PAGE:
So, for example, if you filed a Chapter 7 case on any day in February of this year, “income” for purposes of the means test would include all money received from precisely August 1 of last year through January 31 of this year. It would exclude money received before August 1 or on or after February 1.
HOW DOES THIS UNUSUAL DEFINITION CREATE OPPORTUNITIES FOR THE MEANS TEST?
If your employment income is exactly the same month to month, and you never get any other money from any other sources, then your “income” as applied to the means test stays the same no matter when you file your Chapter 7 case. The timing doesn’t matter because your “income”—the amount of money you received from all non-Social Security sources during the last 6 calendar months—doesn’t change.
However, even if your current employment income is very steady but you started the job within the last 6 months or so, your “income” amount could change depending when you file your Chapter 7 case. If you were unemployed before getting the job, or had another job at a different rate of pay, the timing of your bankruptcy filing can matter.
And even if your pay from employment is absolutely steady over the past 6 months, you may have recently received some irregular sum(s) of money that could make a big difference. Within the last 6 months you may have:
- taken some money out of an IRA or 401(k) plan to pay some crucial bills or put food on the table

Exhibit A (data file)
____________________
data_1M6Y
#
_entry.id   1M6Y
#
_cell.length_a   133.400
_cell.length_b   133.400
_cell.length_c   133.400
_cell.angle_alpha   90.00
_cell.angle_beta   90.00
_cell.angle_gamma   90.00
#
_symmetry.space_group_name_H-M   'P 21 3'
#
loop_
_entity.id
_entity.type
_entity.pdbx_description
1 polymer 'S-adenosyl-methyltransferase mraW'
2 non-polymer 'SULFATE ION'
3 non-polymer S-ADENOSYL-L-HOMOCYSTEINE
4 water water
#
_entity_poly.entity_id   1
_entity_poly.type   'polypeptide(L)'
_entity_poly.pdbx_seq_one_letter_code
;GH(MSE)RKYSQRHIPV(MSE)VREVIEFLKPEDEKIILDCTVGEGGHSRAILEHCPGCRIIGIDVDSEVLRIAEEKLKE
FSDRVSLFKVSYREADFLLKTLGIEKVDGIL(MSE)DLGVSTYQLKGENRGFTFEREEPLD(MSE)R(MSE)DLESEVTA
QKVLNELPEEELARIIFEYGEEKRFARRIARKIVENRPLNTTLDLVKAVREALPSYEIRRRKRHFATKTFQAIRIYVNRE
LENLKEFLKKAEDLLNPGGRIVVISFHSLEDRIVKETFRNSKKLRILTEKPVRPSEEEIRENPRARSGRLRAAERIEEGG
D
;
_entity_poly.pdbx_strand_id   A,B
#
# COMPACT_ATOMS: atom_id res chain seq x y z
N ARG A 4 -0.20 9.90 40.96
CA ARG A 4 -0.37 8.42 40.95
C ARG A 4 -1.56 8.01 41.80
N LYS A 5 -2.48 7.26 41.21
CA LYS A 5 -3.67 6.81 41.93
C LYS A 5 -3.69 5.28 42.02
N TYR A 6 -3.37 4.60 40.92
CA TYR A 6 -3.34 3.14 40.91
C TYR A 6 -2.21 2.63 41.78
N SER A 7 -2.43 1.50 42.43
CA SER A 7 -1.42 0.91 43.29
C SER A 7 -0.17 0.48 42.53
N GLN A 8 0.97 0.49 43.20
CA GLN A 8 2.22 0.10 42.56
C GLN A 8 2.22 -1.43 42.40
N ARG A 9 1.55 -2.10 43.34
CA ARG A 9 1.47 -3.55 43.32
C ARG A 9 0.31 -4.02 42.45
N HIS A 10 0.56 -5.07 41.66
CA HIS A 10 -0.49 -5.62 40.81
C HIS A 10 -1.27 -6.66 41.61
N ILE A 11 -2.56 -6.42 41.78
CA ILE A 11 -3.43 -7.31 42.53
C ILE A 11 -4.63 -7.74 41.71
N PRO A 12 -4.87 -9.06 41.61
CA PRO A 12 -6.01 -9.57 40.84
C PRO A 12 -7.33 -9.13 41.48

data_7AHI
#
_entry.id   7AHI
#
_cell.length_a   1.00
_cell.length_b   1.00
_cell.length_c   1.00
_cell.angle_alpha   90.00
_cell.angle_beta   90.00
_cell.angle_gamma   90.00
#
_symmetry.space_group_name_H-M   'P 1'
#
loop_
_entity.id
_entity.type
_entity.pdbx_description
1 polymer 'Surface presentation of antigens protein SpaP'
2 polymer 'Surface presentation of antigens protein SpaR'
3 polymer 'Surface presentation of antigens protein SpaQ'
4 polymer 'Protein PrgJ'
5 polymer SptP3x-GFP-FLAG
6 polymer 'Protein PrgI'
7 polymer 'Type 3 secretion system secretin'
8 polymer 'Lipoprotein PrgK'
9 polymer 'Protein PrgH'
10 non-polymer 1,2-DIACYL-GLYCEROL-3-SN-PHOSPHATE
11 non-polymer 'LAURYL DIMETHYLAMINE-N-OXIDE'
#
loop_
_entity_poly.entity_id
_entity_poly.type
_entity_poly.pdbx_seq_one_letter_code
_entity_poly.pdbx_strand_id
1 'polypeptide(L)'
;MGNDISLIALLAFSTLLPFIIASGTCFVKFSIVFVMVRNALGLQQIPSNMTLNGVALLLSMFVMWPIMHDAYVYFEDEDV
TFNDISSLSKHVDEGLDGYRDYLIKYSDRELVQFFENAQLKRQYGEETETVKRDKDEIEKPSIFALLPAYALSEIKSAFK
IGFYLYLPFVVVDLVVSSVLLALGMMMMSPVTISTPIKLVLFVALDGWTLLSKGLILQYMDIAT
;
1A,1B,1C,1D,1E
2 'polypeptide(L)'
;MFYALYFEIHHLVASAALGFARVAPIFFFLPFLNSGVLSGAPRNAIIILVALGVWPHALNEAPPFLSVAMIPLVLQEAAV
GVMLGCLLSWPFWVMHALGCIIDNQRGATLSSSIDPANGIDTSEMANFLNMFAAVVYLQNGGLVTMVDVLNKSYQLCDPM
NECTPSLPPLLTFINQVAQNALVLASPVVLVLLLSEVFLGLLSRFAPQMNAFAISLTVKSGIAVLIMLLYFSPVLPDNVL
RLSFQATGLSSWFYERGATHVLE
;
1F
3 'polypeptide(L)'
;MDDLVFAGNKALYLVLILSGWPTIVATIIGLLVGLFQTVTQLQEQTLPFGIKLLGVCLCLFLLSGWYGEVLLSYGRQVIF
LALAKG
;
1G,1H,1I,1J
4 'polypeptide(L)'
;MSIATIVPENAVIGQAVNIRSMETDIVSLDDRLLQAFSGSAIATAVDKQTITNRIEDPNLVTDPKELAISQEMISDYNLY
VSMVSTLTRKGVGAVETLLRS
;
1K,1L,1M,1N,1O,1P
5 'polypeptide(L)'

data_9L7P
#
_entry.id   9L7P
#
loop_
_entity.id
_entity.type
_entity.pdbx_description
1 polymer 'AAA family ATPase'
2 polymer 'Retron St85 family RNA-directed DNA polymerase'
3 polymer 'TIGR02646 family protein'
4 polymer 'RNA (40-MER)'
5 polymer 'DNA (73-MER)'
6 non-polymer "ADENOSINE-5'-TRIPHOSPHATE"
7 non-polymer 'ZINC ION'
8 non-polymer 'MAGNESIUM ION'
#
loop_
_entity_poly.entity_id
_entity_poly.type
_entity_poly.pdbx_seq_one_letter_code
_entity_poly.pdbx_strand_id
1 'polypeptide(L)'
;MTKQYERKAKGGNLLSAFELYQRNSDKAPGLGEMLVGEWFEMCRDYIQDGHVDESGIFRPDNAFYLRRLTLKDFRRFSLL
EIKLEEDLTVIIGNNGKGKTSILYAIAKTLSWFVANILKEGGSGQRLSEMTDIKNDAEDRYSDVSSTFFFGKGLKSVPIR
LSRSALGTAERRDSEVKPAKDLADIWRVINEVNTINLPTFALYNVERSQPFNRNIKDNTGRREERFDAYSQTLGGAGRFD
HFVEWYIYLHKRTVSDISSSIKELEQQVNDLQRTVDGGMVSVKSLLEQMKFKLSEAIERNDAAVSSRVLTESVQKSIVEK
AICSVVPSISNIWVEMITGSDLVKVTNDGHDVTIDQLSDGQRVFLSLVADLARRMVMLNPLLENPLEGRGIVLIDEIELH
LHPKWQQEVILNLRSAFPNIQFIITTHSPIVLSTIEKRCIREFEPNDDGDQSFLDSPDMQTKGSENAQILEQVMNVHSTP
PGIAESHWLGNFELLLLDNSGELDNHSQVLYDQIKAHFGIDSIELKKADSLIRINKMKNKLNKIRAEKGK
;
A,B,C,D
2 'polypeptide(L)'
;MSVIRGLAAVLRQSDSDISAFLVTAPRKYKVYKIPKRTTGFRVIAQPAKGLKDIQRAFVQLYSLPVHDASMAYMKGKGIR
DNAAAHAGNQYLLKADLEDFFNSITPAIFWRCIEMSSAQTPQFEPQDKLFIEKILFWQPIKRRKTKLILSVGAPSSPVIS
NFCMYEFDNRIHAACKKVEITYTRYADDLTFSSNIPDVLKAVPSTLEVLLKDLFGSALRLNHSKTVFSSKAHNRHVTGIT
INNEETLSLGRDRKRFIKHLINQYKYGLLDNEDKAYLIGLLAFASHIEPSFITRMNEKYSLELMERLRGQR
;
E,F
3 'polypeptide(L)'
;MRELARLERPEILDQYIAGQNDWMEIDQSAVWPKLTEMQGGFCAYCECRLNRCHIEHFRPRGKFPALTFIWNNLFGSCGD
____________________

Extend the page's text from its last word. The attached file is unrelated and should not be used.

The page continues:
- had a friend or family member help you out by paying a mortgage or vehicle payment or two for you
- received some money before Christmas from a relative so that you could afford to buy gifts for your kids
- gotten an extra chunk of child or spousal support arrearage from your ex-spouse or your support enforcement
- been paid rent by a roommate or housemate
- received unemployment benefits
- had some modest gambling winnings
- received disability benefits through private disability insurance
Because the definition of “income” is so broad, and because the only the last 6 full calendar months of “income” is included, the timing of the filing can make all the difference.
HOW CAN A NEW REGULAR INCOME AFFECT TIMING OF FILING?
If your regular income has increased in the last few months or is about to increase, that may push your means test “income” higher than your applicable median
income amount. Filing your Chapter 7 case quickly may enable you pass the means test, which may not happen if you waited. A delay of a few weeks, or even just a few days, can in some circumstances make a huge difference.
Similarly, if your regular income has decreased in the last few months or is about to do so, your means test “income” may be more than median income now but could be less than the median a few months from now.
CAN YOU GIVE ME AN EXAMPLE?
Sure. Assume you live in California in a household of two people, and your employment income has been a steady $5,000 gross per month. So your annual employment income is $60,000. That is well below the current $66,428 median income for a household of two. But if during the last 6 months you also received $900 per month in child support (or rent, etc.), that would push your monthly income to $5,900, and your annual income to $70,800. So then you’d be above the median income threshold.